Date of Original Version

2007

Type

Conference Proceeding

Rights Management

©2007 IEEE. Personal use of this material is permitted. However, permission to reprint/republish this material for advertising or promotional purposes or for creating new collective works for resale or redistribution to servers or lists, or to reuse any copyrighted component of this work in other works must be obtained from the IEEE. This material is presented to ensure timely dissemination of scholarly and technical work. Copyright and all rights therein are retained by authors or by other copyright holders. All persons copying this information are expected to adhere to the terms and constraints invoked by each author's copyright. In most cases, these works may not be reposted without the explicit permission of the copyright holder.

Abstract or Description

Eastern and Western cultures differ along several dimensions affecting computer-supported collaborative work. We consider one such dimension, low context (requiring little situational information) or high context (requiring substantial situational information) communication style. Specifically, we report on a laboratory study comparing communication and performance of low-context American dyads, highcontext Chinese dyads, and mixed American-Chinese dyads on a negotiation task under two possible media conditions: audio conferencing or video conferencing. Although theoretical cultural work and some prior research suggest that high-context Chinese dyads can benefit from the visual cues available in video-enabled systems, we found little support for this hypothesis. There were no effects of culture or medium on conversational efficiency. We did find differences in word usage and quality of interaction between the groups, suggesting potential impact on long term collaborations. We discuss some of the implications of these findings for a theoretical understanding of culture and collaborative work.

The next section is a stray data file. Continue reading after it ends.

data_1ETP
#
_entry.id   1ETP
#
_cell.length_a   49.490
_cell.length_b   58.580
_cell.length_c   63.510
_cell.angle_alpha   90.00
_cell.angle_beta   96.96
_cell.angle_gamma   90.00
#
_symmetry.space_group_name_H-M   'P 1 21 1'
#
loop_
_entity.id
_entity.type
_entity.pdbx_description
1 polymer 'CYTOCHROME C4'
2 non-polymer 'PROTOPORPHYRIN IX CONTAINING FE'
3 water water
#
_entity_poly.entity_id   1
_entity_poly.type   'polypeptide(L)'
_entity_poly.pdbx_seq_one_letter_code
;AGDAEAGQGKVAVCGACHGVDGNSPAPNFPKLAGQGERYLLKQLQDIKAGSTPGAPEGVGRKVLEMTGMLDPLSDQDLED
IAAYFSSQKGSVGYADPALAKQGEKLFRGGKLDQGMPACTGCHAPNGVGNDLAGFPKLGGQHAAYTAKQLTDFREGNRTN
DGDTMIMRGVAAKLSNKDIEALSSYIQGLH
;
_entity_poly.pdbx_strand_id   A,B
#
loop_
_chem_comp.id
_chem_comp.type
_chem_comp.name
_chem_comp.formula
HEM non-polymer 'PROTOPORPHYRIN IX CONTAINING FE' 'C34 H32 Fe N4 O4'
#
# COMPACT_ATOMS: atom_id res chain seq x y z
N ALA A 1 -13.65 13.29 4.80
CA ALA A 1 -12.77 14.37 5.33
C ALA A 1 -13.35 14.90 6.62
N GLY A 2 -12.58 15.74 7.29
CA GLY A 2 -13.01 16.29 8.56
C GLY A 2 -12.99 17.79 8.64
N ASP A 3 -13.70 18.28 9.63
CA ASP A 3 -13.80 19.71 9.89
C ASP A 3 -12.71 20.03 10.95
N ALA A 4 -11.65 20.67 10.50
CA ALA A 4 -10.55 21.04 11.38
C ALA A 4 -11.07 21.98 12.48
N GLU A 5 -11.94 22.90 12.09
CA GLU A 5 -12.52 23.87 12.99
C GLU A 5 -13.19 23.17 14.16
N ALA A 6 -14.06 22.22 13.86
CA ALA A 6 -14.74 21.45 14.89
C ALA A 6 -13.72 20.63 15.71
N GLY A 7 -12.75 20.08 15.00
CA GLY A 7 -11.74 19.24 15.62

Comments

©2007 IEEE. Personal use of this material is permitted. However, permission to reprint/republish this material for advertising or promotional purposes or for creating new collective works for resale or redistribution to servers or lists, or to reuse any copyrighted component of this work in other works must be obtained from the IEEE. This material is presented to ensure timely dissemination of scholarly and technical work. Copyright and all rights therein are retained by authors or by other copyright holders. All persons copying this information are expected to adhere to the terms and constraints invoked by each author's copyright. In most cases, these works may not be reposted without the explicit permission of the copyright holder.

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